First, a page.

Since 1971, LRAPA has maintained a continuous monitoring site for CO at Lane Community College in the central business district in downtown Eugene. It was data from this site that led to a nonattainment designation for the entire Eugene-Springfield AQMA under part D of the 1977 CAA. A monitoring study performed by LRAPA in the winter of 1983-1984 demonstrated that the area exceeding the standard is confined to downtown Eugene. The same study concluded that the permanent monitoring site in downtown Eugene adequately represents the CO peak levels in the Eugene-Springfield AQMA and is a suitable indicator of CO attainment status.

Ambient air quality data for the period 1981 through 1992 show that the Eugene-Springfield CO nonattainment area has attained the NAAQS for CO. Therefore, in accordance with the amended Act, the state of Oregon has submitted a CO maintenance plan which projects continued attainment of the CO standard in the Eugene-Springfield Air Quality Maintenance Area (AQMA), and has requested redesignation of the area to attainment for the CO NAAQS. EPA is approving the Eugene-Springfield maintenance plan as a revision to the Air Pollution Control State Implementation Plan (SIP) for the state of Oregon. In conjunction with the maintenance plan, EPA is also approving Oregon's request to redesignate the Eugene-Springfield area to attainment with respect to the CO NAAQS.

II. Evaluation Criteria

Section 107(d)(3)(E) of the amended Act establishes five requirements that must be met in order to redesignate an area from nonattainment to attainment. The Eugene-Springfield redesignation request demonstrates that the area has fulfilled the applicable requirements of the amended Act under section 107(d)(3)(E). The requirements and an analysis of the state submittal under those requirements are set forth below.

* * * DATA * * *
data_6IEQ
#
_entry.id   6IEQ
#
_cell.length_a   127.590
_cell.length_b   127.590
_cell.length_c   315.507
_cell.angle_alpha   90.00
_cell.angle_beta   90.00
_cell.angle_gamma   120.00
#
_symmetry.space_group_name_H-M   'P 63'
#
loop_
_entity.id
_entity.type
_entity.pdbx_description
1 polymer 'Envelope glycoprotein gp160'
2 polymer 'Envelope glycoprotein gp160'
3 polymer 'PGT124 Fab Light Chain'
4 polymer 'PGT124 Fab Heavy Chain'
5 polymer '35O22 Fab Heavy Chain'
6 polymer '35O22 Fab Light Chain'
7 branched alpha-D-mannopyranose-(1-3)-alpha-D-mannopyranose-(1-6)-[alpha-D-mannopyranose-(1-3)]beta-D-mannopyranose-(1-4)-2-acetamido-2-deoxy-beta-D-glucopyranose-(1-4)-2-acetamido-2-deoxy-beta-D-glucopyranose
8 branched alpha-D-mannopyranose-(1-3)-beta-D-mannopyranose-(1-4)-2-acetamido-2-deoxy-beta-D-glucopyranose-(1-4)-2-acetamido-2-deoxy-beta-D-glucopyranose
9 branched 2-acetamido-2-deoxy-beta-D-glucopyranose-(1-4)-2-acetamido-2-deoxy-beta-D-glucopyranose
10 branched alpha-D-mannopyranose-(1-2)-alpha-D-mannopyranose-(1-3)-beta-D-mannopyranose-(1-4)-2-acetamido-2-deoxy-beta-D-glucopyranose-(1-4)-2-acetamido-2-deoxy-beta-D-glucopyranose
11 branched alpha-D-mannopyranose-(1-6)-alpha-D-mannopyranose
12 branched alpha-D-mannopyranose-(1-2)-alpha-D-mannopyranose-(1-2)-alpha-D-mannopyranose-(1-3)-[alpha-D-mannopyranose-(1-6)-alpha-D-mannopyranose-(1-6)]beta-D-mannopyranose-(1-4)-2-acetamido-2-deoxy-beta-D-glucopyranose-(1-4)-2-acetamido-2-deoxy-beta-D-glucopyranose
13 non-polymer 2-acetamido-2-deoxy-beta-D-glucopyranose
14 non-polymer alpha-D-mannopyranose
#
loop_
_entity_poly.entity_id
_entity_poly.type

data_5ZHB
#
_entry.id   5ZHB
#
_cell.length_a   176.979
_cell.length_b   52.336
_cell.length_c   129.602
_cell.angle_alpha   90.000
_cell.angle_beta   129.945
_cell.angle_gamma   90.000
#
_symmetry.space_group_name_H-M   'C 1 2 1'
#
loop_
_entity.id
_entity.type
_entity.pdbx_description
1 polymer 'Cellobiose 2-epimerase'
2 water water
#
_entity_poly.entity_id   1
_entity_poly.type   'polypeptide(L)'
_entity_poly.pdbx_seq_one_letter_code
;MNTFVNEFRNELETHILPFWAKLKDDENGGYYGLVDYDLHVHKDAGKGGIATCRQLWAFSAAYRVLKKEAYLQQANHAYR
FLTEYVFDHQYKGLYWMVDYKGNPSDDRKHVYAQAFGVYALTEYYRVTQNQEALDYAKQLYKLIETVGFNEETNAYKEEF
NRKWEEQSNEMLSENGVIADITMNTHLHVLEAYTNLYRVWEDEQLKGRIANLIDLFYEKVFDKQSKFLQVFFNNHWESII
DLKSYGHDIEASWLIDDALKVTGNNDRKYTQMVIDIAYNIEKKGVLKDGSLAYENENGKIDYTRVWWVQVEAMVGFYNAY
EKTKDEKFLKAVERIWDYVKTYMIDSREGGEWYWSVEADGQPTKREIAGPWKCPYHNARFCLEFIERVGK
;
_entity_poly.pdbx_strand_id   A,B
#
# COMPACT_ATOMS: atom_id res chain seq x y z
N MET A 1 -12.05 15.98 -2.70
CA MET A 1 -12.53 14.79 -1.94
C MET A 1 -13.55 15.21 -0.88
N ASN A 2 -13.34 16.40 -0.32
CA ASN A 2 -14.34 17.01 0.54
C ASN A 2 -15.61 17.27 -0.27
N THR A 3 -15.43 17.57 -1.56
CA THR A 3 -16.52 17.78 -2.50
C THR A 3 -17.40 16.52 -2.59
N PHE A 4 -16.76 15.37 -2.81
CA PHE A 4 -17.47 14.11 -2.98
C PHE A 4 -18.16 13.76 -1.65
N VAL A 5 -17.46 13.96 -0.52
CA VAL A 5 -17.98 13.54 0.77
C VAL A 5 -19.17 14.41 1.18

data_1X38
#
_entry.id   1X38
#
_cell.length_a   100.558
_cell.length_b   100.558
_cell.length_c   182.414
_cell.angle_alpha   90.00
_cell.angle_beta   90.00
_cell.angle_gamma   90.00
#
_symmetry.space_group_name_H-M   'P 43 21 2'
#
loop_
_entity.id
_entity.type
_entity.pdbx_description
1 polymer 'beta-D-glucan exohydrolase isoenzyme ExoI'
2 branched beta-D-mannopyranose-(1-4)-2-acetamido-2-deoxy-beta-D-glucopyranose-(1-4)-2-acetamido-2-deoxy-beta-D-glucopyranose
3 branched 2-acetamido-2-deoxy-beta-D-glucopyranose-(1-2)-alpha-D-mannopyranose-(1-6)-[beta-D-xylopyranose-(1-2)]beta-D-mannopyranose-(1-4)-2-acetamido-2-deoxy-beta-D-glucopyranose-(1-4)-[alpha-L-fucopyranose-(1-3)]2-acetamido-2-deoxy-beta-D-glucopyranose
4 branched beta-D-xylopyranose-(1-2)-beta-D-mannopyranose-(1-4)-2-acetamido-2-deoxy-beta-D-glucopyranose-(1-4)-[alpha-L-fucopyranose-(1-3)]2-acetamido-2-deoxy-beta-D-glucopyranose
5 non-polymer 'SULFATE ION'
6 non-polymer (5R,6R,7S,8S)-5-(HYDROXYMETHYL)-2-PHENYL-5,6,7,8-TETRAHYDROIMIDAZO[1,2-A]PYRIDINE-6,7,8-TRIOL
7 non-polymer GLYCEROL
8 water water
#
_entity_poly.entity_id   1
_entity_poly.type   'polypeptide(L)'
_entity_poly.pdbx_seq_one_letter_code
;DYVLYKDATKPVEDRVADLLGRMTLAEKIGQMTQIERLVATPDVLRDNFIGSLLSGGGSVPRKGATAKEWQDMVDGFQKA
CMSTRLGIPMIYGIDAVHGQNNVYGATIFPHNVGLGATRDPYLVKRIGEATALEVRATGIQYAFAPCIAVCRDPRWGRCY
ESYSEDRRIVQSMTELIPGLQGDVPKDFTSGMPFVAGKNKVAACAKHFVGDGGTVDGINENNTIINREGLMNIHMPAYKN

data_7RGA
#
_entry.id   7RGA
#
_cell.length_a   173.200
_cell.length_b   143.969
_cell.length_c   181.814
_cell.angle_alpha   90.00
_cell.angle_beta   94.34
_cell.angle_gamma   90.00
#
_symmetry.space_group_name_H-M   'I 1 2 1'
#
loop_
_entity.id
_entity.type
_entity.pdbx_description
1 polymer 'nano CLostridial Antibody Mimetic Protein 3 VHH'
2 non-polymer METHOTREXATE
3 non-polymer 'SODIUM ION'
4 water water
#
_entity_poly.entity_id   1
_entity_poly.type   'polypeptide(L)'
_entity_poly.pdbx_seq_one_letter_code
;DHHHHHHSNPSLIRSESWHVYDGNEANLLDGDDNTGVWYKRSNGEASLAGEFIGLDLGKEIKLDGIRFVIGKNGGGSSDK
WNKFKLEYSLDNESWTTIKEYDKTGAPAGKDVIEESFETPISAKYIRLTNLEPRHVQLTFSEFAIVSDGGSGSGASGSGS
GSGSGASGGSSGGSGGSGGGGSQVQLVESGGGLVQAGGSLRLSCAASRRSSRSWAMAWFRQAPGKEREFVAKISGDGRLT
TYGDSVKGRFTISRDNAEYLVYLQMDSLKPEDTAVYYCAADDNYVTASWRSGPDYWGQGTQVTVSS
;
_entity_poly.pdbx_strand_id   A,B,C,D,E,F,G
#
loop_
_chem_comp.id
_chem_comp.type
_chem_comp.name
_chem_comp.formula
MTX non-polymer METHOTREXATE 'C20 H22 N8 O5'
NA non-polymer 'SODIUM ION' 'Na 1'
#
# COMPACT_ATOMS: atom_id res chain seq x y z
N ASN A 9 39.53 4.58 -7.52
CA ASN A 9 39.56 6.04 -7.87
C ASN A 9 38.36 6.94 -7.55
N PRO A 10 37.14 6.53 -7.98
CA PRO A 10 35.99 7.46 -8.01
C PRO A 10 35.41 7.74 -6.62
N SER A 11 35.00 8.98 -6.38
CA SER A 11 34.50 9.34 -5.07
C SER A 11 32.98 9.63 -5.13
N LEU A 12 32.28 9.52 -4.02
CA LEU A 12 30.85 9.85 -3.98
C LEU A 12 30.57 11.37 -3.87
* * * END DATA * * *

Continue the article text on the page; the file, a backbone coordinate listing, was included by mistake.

A. The Administrator Has Determined That the Area Has Attained the National Ambient Air Quality Standard (Section 107(d)(3)(E)(i))

Ambient monitoring data for 1981 through 1992 show attainment of the CO NAAQS in the Eugene-Springfield area, i.e., less than or equal to one exceedance of the CO NAAQS (9.0 ppm) per year over a two year period. See 40 CFR 50.8. Subsequent to the last violation recorded in 1980, Eugene-Springfield has had 12 years of data with no recorded violation of the CO NAAQS. Therefore, EPA has determined that the NAAQS in Eugene-Springfield have been attained.

B. The Administrator Has Fully Approved the Applicable Implementation Plan for the Area as Meeting the Requirements of Section 110 and Part D (Section 107(d)(3)(E)(ii), Section 107(d)(3)(E)(v))

Oregon had a fully approved SIP for Eugene-Springfield which meets the requirements of sections 110(a)(2), 110(k) and part D of the 1977 Act. (45 FR 42265) The amended Act, however, modified section 110(a)(2) and, under part D, revised section 172 and added new requirements for nonattainment areas.

For purposes of redesignation, the SIP must contain all applicable requirements under the amended Act. EPA has reviewed the SIP to ensure that it contains all measures that were due under the amended Act prior to or at the time the state submitted its redesignation request.

1. Section 110 Requirements